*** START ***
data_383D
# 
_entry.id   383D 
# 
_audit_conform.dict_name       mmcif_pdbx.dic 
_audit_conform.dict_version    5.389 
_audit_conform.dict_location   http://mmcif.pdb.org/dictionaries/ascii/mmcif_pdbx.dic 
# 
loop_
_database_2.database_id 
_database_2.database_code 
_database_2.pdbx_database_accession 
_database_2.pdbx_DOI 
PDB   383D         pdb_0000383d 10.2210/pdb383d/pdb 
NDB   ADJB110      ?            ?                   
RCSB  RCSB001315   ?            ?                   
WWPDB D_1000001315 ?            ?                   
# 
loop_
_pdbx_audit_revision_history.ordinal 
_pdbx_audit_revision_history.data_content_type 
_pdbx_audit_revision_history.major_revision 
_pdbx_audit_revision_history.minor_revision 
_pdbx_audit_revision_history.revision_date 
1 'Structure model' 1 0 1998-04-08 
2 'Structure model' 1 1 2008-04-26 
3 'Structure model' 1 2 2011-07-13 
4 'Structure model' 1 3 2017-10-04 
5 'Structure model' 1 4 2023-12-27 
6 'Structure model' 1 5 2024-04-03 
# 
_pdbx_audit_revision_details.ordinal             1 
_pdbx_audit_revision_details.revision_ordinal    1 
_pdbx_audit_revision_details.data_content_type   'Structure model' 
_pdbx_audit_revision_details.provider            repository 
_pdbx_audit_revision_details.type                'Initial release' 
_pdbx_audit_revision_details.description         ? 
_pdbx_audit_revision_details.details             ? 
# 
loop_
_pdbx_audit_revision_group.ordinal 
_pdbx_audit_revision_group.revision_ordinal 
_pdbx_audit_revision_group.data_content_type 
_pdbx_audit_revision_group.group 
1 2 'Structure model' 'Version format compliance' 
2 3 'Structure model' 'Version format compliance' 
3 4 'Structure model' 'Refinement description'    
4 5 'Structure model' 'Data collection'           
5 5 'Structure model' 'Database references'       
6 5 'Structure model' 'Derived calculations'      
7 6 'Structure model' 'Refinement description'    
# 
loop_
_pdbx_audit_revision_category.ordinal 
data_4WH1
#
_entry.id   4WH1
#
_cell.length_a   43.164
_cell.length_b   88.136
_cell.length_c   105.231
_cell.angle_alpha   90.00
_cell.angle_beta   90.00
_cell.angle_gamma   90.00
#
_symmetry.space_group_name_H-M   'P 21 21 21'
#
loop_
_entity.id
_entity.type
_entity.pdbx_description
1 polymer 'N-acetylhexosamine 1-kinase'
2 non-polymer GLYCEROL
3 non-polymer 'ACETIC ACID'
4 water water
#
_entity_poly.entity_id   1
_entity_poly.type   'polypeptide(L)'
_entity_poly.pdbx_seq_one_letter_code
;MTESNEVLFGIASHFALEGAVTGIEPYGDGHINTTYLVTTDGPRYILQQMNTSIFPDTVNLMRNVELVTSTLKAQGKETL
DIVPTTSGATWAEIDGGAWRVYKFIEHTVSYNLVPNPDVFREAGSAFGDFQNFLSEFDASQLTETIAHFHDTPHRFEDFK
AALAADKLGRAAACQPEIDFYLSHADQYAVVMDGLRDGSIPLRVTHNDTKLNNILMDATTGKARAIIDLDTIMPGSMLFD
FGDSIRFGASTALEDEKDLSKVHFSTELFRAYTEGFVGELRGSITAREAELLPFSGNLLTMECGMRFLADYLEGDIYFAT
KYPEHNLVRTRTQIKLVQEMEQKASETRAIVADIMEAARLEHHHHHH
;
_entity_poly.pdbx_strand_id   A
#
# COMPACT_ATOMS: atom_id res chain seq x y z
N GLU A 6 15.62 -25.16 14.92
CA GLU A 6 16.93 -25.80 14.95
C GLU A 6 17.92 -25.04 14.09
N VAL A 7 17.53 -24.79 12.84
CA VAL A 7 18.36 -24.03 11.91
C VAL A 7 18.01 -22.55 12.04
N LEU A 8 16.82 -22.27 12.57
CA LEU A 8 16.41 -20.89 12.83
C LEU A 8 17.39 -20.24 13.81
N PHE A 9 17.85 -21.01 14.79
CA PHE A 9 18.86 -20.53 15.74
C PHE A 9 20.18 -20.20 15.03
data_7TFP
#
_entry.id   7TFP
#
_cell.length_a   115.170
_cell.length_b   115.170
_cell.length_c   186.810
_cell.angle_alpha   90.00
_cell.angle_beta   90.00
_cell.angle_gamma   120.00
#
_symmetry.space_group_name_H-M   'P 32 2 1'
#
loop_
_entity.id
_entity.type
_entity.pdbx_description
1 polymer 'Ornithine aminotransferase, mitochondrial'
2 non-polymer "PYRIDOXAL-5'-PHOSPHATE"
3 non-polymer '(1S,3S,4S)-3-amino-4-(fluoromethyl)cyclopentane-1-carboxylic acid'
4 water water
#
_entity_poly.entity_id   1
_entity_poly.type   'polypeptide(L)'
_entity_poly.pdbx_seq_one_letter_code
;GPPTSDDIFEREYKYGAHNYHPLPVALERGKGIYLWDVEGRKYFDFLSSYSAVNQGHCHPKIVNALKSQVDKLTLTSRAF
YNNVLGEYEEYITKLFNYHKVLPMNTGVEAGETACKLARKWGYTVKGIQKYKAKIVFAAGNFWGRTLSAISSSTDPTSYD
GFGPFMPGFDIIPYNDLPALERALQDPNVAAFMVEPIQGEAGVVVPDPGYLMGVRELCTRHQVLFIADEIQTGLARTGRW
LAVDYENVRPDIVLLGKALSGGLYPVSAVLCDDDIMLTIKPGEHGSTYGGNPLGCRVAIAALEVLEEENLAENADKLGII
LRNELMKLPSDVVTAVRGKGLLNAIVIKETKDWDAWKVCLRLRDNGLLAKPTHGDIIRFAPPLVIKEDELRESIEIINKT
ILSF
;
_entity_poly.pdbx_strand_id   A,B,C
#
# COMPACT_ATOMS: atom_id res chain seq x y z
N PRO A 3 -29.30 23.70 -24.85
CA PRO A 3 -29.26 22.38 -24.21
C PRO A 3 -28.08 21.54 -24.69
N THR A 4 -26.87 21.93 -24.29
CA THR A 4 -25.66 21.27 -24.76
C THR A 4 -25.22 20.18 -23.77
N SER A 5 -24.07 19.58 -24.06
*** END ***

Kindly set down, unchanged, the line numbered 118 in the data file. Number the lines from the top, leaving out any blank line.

1 polymer 'Ornithine aminotransferase, mitochondrial'